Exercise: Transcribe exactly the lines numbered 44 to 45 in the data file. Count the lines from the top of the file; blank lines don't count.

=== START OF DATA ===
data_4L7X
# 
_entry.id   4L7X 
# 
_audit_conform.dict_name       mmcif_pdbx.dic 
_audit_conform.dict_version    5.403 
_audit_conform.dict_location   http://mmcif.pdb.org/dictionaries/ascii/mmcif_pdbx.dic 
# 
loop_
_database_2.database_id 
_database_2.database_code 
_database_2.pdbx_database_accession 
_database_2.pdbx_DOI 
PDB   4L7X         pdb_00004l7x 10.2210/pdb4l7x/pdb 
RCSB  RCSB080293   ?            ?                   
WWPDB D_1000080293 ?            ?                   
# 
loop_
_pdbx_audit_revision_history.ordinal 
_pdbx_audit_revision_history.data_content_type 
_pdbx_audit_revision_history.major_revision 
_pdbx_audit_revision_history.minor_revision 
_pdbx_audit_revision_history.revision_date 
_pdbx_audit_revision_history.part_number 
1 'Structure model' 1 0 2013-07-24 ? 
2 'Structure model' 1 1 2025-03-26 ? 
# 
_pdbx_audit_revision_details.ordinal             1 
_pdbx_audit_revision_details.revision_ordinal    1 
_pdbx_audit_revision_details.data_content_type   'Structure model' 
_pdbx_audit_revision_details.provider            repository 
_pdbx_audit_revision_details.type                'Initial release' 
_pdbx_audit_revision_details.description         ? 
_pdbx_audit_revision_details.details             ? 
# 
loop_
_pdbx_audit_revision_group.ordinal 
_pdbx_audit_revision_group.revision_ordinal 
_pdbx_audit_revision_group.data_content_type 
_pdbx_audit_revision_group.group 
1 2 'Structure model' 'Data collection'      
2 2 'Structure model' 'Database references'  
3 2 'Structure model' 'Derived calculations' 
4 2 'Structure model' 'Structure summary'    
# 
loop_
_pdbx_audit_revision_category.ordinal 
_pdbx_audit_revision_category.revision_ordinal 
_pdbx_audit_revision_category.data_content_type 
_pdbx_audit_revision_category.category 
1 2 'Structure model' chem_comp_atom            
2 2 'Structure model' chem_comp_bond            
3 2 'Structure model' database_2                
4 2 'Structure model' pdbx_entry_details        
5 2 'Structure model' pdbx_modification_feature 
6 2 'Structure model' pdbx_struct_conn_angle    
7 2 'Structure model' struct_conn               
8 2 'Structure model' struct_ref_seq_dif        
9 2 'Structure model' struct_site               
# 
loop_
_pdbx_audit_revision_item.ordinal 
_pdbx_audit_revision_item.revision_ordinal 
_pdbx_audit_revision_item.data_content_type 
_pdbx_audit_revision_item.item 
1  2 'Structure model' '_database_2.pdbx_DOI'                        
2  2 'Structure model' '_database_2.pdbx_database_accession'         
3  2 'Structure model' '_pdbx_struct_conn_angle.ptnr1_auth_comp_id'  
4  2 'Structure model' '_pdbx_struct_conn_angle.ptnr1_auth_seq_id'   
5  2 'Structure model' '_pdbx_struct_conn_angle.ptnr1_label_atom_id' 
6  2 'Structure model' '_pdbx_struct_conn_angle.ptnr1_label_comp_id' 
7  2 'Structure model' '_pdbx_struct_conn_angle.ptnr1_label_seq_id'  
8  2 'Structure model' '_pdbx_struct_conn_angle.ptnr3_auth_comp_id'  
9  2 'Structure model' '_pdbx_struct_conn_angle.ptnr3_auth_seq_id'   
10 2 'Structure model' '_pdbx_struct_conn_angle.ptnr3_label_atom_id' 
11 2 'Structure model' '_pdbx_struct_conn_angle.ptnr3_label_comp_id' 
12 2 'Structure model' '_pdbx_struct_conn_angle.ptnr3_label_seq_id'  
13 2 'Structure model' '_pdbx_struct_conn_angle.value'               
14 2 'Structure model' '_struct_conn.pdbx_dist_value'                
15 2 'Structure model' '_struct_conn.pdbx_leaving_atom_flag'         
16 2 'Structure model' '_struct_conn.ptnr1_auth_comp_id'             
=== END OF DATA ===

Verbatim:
4 2 'Structure model' 'Structure summary'    
# 